Chest (pit to pit): 25″
Shoulder to shoulder: 20-1/2″
Sleeve (shoulder to cuff): 25″
Length (bottom of collar to hem): 25″

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c. 1947 Lakeland Jackinac


These Lakeland Wagonwheel Jackinac jackets were advertised heavily in 1947 and 1948, and appeared in Life Magazine. It is a twist on the classic red and black Hudson’s Bay point blanket style. It has a five button front, though the bottom button is missing. There is a zipped breast pocket, and shirt style cuffs. The jacket is unlined and has taped seams. There is a nice recurrence of the stripe pattern on the underside of the collar.

Chest (pit to pit): 23″
Shoulder to shoulder: 19″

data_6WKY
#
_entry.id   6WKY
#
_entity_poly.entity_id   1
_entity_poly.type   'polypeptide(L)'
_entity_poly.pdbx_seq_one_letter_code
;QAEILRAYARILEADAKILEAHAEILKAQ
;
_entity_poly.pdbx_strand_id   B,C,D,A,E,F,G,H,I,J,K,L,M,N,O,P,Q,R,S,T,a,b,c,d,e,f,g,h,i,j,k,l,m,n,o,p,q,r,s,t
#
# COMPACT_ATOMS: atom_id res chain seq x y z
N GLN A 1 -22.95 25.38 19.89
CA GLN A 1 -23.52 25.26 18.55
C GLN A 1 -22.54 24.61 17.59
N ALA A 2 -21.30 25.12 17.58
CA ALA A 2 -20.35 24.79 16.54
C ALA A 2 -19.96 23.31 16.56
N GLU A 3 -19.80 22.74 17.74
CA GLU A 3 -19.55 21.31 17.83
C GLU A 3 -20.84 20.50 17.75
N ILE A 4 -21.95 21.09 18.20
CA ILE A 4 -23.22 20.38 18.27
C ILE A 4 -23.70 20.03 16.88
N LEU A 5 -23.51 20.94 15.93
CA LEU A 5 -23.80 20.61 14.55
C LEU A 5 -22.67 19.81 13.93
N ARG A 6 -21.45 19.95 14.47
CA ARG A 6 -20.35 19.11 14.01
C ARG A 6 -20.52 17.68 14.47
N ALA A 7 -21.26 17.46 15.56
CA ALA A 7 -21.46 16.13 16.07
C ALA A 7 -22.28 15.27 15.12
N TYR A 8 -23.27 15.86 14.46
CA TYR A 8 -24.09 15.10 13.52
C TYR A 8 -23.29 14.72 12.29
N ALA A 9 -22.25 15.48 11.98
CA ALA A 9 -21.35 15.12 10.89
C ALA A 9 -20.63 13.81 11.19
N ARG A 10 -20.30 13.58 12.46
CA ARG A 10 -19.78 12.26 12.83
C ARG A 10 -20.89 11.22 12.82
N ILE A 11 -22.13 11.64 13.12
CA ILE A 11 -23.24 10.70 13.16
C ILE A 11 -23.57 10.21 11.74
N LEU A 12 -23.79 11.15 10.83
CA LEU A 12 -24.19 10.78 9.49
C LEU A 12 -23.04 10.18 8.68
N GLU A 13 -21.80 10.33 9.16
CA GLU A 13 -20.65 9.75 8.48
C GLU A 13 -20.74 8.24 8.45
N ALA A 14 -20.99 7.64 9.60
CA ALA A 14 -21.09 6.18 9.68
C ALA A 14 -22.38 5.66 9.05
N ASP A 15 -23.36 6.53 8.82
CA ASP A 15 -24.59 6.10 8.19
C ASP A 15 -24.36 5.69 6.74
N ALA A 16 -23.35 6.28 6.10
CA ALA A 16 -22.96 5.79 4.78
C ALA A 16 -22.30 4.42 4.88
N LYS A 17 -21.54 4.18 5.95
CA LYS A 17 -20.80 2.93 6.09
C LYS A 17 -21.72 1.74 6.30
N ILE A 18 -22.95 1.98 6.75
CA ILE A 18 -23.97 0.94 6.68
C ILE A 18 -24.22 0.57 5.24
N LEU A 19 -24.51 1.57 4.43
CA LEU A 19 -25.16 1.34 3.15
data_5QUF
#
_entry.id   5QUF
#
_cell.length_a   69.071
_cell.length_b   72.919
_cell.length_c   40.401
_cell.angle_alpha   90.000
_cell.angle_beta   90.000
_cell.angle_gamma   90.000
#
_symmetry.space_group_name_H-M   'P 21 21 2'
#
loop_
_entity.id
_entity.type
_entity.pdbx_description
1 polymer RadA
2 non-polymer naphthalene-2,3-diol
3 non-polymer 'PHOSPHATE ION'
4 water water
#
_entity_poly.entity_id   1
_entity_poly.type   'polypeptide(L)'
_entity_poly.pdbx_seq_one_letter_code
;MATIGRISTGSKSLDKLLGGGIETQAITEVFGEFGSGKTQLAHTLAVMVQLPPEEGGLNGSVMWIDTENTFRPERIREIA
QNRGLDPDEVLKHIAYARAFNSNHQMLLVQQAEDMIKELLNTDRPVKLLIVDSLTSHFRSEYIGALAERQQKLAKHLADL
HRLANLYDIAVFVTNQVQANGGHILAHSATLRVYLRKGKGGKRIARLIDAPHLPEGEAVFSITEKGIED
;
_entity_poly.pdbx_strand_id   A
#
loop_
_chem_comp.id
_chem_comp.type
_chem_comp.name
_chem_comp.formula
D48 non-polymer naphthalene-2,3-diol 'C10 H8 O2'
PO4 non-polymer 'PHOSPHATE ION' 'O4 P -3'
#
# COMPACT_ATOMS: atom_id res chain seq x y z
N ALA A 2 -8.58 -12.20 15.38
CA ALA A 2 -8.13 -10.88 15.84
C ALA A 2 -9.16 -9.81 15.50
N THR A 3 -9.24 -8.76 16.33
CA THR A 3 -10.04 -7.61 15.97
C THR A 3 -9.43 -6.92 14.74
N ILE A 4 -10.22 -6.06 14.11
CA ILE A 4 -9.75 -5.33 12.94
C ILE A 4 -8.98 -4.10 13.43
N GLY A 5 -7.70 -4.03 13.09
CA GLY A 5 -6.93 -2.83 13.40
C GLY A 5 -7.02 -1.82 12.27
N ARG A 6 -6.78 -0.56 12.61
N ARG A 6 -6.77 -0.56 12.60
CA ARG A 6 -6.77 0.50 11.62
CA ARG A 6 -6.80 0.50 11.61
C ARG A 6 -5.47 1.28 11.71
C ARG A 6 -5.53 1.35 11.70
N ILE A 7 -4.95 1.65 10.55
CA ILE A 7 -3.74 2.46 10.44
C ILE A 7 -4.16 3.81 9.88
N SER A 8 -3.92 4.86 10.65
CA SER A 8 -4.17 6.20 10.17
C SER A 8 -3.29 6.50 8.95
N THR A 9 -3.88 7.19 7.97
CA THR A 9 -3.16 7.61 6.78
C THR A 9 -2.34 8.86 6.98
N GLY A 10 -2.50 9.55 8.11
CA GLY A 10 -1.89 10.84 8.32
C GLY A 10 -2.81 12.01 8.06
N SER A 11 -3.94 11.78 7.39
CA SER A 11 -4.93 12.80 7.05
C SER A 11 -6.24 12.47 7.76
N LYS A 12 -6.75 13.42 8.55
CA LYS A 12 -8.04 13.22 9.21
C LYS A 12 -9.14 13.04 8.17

Sleeve (shoulder to cuff): 25″
Length (base of collar to hem): 28″

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Tom Mix’s Hudson’s Bay Blanket coats

Tom Mix, the king of the cowboys, was a fan of Hudson’s Bay blanket coats for decades of his career, wearing his in a variety of films as well as off the set.
The first picture I can find of him wearing one is in 1918, in the film Ace High. He seems to have worn the style for the next 20 years until his death. During this time, there were three coats that I have been able to track down. The first and the second one are the same pattern, with subtle differences in the way the stripes line up distinguishing the two. In particular, the stripes on the shoulder yoke are a giveaway. The earlier version had a dark stripe centered with the pockets, while the second version had a white stripe. There were also differences in the color of the belt loops, and how the stripes lined up with the pockets.